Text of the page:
While in the bookstore shopping for a gift for a friend, I noticed a novel by Robyn Cadwallader titled The Anchoress. Drawn to the title by my love for Julian of Norwich, who was an anchoress, and feeling the need for a break from my work, I added it to my purchases.
Cadwallader’s novel (her first) was inspired by medieval women who lived their lives as anchoresses. The term “anchoress” comes from a Greek word that means “withdrawn from the world.” An anchoress was a person who, with the permission of the local bishop, completely withdrew from society and committed herself to Christ, living a life of prayer and contemplation. Often the anchoress’ living quarters (called an “anchorhold”) was a small room built right into a wall of a church. Although these anchoresses lived a generally removed and secluded life, it was not a life completely divorced from contact with others (who would come to seek advice from the anchoress, speaking to her through a small window).
The novel opens in the year 1255 in England (a century before the time of Julian), with the decision of a seventeen year-old girl named Sarah who has just chosen to become an anchoress. Her reasons are a mixture of her natural piety and religious devotion and uneasiness about her body. The interest of a local lord in marrying her, her sister’s dying in childbirth, church teaching about the sinfulness of the female body all play a role.
While the book is clearly a novel and makes no claim to historical accuracy in its description of the life of women like the protagonist, it does give a picture of what such a life much have been like. It conveys effectively that withdrawing from the world means more than building a physical wall around oneself. It addresses issues of isolation, the human need for connection and touch. It touches on difficult issues of attitudes toward the body and acceptance of the self. And it gives a real sense of the physical experience (I could feel the smallness of the space).
The author also paints a vivid picture of the time period in which the novel takes place takes place. I read an interview with the author in which she said that “the thirteenth-century was both deeply ordinary and, to us, profoundly strange. In writing, I was trying to keep this balance, mindful of giving the reader enough information to understand all that was needed for the narrative (though always without using clunky exposition of the term).”
While this is not a book I would imagine re-reading, I did find it an enjoyable (and quick) and worthwhile read.
“. . . church teaching about the sinfulness of the female body all play a role.”
How many of the faithful struggle to this day with the ramifications of such teachings?
A case can be made that St. Augustine followed a Latin translation that mistook Paul’s teaching that sin (original sin) came into the world ‘in him’ (Adam) whereas the Greek text actually states ‘following his (Adam’s) example’. St. Augustine taught that original sin ‘enslaved’ humanity to their carnal desires – passed on through the act of sexual intercourse – condemning every newborn infant to eternal death until freed from original sin in baptism.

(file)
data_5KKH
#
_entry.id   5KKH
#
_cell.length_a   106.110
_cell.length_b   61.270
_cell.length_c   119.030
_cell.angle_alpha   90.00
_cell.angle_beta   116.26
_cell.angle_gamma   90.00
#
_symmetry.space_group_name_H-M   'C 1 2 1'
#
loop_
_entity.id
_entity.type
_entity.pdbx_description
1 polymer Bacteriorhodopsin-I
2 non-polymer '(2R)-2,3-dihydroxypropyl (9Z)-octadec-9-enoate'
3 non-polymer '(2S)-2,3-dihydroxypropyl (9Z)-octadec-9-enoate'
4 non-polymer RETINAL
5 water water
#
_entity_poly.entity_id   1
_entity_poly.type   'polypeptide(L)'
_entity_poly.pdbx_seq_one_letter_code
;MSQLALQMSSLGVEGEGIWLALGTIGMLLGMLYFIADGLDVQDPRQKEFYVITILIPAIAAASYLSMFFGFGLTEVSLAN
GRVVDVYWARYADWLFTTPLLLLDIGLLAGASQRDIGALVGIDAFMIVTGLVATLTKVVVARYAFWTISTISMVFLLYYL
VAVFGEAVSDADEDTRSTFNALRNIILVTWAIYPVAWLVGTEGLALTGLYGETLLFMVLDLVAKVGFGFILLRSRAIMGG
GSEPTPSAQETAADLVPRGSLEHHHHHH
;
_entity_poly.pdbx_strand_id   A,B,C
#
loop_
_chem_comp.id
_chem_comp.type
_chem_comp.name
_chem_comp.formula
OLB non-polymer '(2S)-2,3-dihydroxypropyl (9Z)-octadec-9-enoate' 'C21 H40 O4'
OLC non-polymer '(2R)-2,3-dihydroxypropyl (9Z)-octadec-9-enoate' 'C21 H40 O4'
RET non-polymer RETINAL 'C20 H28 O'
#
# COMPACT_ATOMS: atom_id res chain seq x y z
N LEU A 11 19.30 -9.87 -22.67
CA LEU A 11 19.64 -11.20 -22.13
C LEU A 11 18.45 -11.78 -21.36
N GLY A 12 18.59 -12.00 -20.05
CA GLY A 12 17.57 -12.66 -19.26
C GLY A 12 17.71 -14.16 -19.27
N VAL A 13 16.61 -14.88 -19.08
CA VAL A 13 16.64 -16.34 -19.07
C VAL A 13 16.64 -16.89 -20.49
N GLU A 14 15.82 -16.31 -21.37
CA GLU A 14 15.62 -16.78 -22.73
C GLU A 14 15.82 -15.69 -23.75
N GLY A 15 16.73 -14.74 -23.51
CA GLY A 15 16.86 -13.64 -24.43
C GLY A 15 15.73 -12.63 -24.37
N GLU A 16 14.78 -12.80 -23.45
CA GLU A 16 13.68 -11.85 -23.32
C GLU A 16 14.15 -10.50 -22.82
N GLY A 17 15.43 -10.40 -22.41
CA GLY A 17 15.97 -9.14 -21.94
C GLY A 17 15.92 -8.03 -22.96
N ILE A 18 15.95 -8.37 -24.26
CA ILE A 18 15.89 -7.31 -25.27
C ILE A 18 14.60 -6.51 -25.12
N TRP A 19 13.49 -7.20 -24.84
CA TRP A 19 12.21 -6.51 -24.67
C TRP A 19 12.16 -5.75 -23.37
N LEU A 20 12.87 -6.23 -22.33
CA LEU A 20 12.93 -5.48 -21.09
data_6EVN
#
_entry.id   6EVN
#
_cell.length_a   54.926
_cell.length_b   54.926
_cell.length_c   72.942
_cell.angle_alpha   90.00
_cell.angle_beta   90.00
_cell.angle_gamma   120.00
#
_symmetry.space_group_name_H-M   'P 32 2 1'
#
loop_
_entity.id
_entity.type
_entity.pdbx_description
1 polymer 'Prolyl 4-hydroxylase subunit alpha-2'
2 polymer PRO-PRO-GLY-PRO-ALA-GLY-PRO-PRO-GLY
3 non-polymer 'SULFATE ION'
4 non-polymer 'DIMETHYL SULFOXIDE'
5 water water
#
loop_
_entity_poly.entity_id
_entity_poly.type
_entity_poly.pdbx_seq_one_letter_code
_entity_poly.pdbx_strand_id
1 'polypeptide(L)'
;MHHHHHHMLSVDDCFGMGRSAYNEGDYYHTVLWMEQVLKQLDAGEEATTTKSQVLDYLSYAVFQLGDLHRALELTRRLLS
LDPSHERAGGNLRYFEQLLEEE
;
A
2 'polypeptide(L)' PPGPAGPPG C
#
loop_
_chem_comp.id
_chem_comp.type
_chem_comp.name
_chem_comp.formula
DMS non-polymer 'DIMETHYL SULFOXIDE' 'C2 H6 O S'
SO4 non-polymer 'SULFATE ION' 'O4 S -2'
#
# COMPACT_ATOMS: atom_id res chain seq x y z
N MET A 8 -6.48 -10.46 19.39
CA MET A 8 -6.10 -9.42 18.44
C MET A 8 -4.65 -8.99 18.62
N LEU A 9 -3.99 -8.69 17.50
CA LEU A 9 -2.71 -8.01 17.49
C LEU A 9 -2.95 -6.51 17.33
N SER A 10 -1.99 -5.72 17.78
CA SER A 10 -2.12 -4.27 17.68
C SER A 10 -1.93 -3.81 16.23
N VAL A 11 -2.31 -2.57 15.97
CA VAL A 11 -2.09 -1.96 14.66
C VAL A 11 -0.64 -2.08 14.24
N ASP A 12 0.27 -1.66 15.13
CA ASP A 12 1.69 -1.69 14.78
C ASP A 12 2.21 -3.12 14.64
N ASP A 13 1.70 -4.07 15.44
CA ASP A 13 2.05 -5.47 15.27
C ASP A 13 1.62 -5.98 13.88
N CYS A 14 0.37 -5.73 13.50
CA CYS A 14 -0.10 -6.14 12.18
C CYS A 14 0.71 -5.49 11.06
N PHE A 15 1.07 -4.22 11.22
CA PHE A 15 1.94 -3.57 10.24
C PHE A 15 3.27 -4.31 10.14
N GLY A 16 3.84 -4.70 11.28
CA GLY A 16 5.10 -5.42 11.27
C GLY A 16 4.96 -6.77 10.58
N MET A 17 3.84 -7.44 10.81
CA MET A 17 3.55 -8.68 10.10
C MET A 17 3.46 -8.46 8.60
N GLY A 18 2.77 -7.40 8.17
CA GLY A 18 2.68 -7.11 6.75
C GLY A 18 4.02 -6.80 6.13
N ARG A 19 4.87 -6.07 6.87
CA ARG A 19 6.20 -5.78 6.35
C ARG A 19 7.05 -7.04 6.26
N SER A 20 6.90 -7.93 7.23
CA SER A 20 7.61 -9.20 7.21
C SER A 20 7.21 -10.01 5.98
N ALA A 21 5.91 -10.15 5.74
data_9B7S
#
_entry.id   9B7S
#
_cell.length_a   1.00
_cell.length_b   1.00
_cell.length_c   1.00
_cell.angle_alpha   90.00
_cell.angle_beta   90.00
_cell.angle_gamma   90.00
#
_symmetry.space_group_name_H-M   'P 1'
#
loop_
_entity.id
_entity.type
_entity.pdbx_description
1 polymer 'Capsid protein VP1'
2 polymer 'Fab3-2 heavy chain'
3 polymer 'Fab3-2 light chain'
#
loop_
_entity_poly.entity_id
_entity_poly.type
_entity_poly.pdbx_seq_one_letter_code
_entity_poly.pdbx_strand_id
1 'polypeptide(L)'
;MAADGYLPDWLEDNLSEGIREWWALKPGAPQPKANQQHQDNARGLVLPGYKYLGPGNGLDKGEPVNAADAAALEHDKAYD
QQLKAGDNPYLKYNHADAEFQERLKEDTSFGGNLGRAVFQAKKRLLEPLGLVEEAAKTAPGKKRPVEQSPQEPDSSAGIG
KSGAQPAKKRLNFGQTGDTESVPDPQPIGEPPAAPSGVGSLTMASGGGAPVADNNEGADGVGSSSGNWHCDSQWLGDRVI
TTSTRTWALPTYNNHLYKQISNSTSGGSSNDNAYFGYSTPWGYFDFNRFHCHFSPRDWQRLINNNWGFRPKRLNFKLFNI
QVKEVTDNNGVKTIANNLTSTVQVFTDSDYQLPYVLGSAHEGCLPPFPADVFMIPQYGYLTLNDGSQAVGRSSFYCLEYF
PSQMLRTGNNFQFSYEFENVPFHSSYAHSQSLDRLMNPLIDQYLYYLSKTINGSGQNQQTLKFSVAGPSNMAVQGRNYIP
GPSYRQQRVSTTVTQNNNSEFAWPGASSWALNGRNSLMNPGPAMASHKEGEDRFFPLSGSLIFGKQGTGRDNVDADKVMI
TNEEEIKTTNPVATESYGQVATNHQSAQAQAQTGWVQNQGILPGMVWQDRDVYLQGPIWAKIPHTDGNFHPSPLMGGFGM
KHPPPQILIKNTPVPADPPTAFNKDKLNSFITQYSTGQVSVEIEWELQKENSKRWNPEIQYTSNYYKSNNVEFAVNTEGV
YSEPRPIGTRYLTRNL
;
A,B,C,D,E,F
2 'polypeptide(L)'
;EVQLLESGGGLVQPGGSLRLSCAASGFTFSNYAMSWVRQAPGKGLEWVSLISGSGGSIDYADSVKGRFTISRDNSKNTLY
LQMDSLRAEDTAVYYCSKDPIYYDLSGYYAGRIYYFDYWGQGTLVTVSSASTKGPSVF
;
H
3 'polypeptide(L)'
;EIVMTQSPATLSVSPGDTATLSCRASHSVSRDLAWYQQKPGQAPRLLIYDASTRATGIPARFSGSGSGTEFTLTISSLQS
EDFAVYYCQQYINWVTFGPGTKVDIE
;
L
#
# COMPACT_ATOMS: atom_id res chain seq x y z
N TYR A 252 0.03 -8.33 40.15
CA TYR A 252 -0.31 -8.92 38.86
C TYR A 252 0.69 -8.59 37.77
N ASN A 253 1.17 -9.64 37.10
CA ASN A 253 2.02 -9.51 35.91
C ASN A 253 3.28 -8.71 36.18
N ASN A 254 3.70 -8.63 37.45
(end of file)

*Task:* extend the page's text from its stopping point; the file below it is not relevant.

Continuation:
“This doctrine has given rise to a fatal denigration and denial of sexuality. In this view, even the slightest sexual desire or overt action, even when meant as a token of affection, becomes a grave sin, unless it is performed within marriage and motivated by the intention to produce children. Human sexuality becomes a demon to be repressed and if possible purged, since carnal pleasure makes a person impure. . . permitted only as an instrument for the propagation of the race, and it should be accompanied by as little carnal pleasure as possible.” – from ‘Can We Save The Catholic Church?’
Historically Augustine’s theology had a profound influence on medieval morality and penance. The belief that original sin was passed on through the sexual consummation of marriage gave rise to austere sexual ethics and sexual abstinence, including abstinence from marriage – abstinence eventually required of the clergy (eleventh century) and even recommended of the laity.
“Conversely, the laity were forbidden to touch holy objects with their impure hands, especially the sacred bread and wine of the Eucharist. Male sperm, like menstrual blood, having intercourse and giving birth to a child, made a person ritually impure and excluded the affected person from receiving the sacrament for a longer or shorter time. Thus it was taught that married couples should refrain from sexual intercourse on Sundays and high feast days, as well as on the eves of such feast days and the eight days following them;. . . and general during Advent and Lent.” (see above reference)
Through the association of original sin and sexuality with women, theology further propagated misogyny, marginalization and even the evil nature of women.
All the baptisms to this day cannot wash away the stain of teachings on original sin, papal infallibility, celibacy, sexuality, contraception and today’s call from a growing number for ‘personhood of the conceived’. Will we soon be attending Masses of Christian Burial for each miscarriage?
As the Magisterium and Curia continue to address denial of and asset protection from the sexual assault scandals coupled with their desire of returning the faithful to past fundamental beliefs and teachings, is it any wonder ‘Sarah’ (and many women today) were / are burdened with the teaching of the sinful nature of her (their) body?